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North Haven Fire Department Reminds Residents to Change Their Clocks, Check Their Alarms as Daylight Saving Time Ends

Chief Paul Januszewski and the North Haven Fire Department would like to remind residents to check their smoke and carbon monoxide alarms when setting their clocks back for daylight saving time this weekend.

Daylight saving time ends on Sunday, Nov. 6, at 2 a.m., and clocks will move back one hour at that time. 

Residents are encouraged to check their smoke and carbon monoxide alarms to ensure that they are working properly and to change the devices’ batteries, if needed.

Smoke alarms that are properly installed and maintained are vital in reducing deaths and injuries due to fire by giving you time to escape. 

According to the National Fire Protection Association (NFPA), from 2014-2018 three out of five home fire deaths resulted from fires in homes with no smoke alarms (41%) or no working smoke alarms (16%). In fires in which the smoke alarms were present but did not operate, two of every five (41%) of the smoke alarms had missing or disconnected batteries.

Residents are encouraged to review the following safety tips, courtesy the NFPA, to keep their homes safe and prevent fires or carbon monoxide poisoning:

  • Test all smoke alarms at least once a month, pressing the test button to ensure the alarm functions properly.
  • Smoke alarms with non-replaceable 10-year batteries are designed to remain effective for up to 10 years. If the alarm chirps, warning that the battery is low, replace the entire smoke alarm right away.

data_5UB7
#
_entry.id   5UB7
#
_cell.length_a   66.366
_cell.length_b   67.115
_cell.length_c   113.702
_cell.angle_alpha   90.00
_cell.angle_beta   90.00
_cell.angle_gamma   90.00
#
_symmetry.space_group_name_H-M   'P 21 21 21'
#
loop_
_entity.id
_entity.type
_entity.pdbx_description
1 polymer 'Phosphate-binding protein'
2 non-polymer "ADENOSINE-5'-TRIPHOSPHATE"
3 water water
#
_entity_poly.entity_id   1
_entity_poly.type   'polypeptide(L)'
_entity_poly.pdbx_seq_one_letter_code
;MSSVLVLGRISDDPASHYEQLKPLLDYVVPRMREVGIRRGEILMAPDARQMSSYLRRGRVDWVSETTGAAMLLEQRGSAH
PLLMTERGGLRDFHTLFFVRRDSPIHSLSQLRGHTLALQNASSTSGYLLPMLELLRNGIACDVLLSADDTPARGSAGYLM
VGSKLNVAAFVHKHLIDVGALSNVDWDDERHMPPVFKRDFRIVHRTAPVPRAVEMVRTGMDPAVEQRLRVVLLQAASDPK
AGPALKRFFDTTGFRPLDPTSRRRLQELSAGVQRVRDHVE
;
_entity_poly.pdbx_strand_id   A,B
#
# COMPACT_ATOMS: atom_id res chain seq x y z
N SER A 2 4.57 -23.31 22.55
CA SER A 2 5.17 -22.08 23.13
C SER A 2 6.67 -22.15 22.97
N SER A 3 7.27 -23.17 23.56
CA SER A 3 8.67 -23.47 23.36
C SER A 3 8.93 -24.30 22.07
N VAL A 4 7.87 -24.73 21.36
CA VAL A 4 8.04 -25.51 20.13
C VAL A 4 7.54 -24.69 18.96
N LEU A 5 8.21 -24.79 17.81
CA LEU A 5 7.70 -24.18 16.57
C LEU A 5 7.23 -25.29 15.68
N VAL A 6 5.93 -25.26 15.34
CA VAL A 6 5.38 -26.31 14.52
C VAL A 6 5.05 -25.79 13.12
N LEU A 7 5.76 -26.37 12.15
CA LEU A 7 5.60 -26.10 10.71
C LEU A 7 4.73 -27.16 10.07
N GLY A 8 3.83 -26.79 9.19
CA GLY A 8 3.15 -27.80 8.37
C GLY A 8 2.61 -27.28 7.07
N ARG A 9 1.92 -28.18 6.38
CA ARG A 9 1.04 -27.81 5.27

• Alarms with any other type of battery need a new battery at least once a year. When you change your clocks, also replace regular batteries in smoke and carbon monoxide alarms.
  • Smoke alarms have a shelf life of 10 years. Be sure to replace them after 10 years of use. 
  • CO alarms should be replaced according to the manufacturer’s instructions.
  • Install smoke alarms inside each bedroom, outside each sleeping area and on every level of the home, including the basement. On levels without bedrooms, install alarms in the living room (or den or family room) or near the stairway to the upper level, or in both locations.
  • CO alarms should be installed in a central location outside each bedroom or sleeping area, on every story of the home and in other locations required by standards, codes or laws. 
  • Make sure alarms interconnect so when one alarm sounds, they all do.
  • When an alarm sounds, immediately exit the house or building and ensure each person inside the home is accounted for. Then call for help and await instructions from emergency personnel.
  • Working with each member of the household, create and practice a home escape plan.
  • More tips about installing and maintaining smoke alarms can be found here, and carbon monoxide alarms here.

Today’s smoke alarms are more technologically advanced to respond to a multitude of fire conditions, yet mitigate false alarms. Residents are reminded that smoke and carbon monoxide alarms are not interchangeable and should never be disconnected. 

For questions on smoke or carbon monoxide alarms, contact the North Haven Fire Department at 203-239-5321.